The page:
From the perspective of someone watching the news at home on the television, it seems like everything is smooth sailing. But like everything in life once the curtain is pulled back, what appears to be smooth sailing is actually rough waters.

The Hour aired for two seasons on BBC America. Starring Romola Garai, Ben Whishaw and Dominic West, The Hour was a behind the scenes look at a 1950’s news program in Britain. Integrating the chaos of running a daily news program with the chaos of the character’s private lives, The Hour was a fascinating drama that captivated viewers. Unfortunately, like many shows who are not given the chance to last, The Hour was only on the air for two years. Led by show-runner Abi Morgan (whose film credits include Shame and Suffragette), The Hour had potential, but the network did not see it that way.

I really enjoyed this show. It had great writing, great acting and contained a cast of British actors that Austen fans and fans of British drama will easily recognize.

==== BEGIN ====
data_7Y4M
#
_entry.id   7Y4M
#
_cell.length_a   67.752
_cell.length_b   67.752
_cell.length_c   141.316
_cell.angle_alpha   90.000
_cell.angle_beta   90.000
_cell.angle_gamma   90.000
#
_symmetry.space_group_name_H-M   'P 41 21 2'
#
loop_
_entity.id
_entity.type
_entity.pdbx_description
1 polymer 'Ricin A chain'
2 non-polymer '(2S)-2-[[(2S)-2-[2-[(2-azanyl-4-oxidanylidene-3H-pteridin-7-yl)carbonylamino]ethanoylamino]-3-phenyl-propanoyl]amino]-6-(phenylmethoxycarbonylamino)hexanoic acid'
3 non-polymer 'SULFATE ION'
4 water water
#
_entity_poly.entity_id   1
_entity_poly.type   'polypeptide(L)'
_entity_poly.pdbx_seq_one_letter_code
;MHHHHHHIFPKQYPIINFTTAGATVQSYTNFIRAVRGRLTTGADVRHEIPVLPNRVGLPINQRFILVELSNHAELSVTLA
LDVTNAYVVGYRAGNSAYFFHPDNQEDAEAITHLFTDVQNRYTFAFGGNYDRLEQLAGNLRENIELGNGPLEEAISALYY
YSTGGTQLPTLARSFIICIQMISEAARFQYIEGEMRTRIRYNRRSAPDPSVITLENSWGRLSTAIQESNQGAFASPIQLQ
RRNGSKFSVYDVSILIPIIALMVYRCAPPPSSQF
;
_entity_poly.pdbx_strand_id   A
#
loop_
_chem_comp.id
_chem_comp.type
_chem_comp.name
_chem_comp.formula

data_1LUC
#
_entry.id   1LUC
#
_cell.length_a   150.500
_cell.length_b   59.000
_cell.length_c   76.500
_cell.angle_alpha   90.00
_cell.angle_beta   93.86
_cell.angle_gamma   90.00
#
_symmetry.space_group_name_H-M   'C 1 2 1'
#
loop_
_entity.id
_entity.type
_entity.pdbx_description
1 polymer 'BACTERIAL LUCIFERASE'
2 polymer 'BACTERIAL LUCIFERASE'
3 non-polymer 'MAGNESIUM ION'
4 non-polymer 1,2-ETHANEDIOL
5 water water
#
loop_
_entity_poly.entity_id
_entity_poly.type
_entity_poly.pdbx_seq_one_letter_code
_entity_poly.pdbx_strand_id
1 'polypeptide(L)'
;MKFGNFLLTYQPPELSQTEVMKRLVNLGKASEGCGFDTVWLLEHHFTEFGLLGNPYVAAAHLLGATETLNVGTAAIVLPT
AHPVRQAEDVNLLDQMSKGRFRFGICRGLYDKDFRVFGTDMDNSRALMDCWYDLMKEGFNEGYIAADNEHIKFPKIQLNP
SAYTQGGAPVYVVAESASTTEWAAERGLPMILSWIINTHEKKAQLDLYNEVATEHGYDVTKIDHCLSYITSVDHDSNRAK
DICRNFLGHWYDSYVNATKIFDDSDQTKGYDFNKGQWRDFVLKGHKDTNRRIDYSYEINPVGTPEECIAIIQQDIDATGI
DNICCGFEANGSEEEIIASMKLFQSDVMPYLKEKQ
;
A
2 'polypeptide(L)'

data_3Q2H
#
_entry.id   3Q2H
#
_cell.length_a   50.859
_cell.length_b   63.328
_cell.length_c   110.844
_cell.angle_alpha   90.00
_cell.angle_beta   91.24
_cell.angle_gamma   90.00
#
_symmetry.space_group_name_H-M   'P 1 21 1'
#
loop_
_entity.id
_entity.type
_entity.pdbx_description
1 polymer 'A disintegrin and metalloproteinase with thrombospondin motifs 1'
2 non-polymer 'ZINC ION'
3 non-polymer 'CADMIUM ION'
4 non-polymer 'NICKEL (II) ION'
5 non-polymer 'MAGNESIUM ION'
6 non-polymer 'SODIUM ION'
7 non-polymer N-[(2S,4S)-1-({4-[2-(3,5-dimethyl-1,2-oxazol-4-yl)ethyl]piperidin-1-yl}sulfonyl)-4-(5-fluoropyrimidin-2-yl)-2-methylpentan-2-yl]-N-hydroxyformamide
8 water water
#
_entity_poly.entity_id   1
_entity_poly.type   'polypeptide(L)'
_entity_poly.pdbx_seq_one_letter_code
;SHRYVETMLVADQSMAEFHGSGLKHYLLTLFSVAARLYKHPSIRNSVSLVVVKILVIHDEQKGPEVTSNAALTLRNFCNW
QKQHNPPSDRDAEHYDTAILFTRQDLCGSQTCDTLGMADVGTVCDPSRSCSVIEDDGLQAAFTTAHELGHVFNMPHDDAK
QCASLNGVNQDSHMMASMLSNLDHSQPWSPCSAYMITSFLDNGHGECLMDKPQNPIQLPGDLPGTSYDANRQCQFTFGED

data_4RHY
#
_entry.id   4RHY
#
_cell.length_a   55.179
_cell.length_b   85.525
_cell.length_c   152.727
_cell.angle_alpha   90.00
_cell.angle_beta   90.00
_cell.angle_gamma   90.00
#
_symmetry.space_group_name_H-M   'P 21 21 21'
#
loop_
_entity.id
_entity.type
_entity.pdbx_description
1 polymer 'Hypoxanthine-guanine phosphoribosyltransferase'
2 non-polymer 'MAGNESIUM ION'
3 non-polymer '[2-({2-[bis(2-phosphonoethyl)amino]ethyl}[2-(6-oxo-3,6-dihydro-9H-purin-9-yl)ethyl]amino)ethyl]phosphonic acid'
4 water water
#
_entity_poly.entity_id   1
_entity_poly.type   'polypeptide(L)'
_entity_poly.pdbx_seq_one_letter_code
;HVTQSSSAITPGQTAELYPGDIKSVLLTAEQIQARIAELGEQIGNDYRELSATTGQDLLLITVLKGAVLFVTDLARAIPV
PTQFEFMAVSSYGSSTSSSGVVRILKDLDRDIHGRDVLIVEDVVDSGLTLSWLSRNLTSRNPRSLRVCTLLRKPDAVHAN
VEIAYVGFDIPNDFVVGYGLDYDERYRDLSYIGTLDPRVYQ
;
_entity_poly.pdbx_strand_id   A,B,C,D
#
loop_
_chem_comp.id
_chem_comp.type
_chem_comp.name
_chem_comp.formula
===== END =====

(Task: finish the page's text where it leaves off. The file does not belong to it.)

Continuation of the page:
I recommend it.

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Filed under Jane Austen, Television, Throwback Thursday, TV Review

Best & Worst Movies of 2015

2015 has been a good year for movies. With less than a week until 2016, I think it’s time to share my list of the best and worst movies of 2015.

Best Movies Of 2015

Star Wars: The Force Awakens & Brooklyn

If you asked me to choose between these two movies for top movies of the year, I honestly could not.  Star Wars: The Force  Awakens reminded me why I have been a fan since high school. It was everything that the first three films were and then some. Brooklyn was the perfect film. Fully formed characters, a plot that anyone can relate to, and of course, it takes place in my home town.

  Trumbo

Another surefire award winner, Trumbo is the story of screenwriter Dalton Trumbo (Bryan Cranston). One of the most respected and highest paid screenwriters in the 1940’s and 1950’s, Dalton Trumbo was part of the Hollywood Ten. Accused of being a communist, Trumbo is jailed and nearly forfeits his career.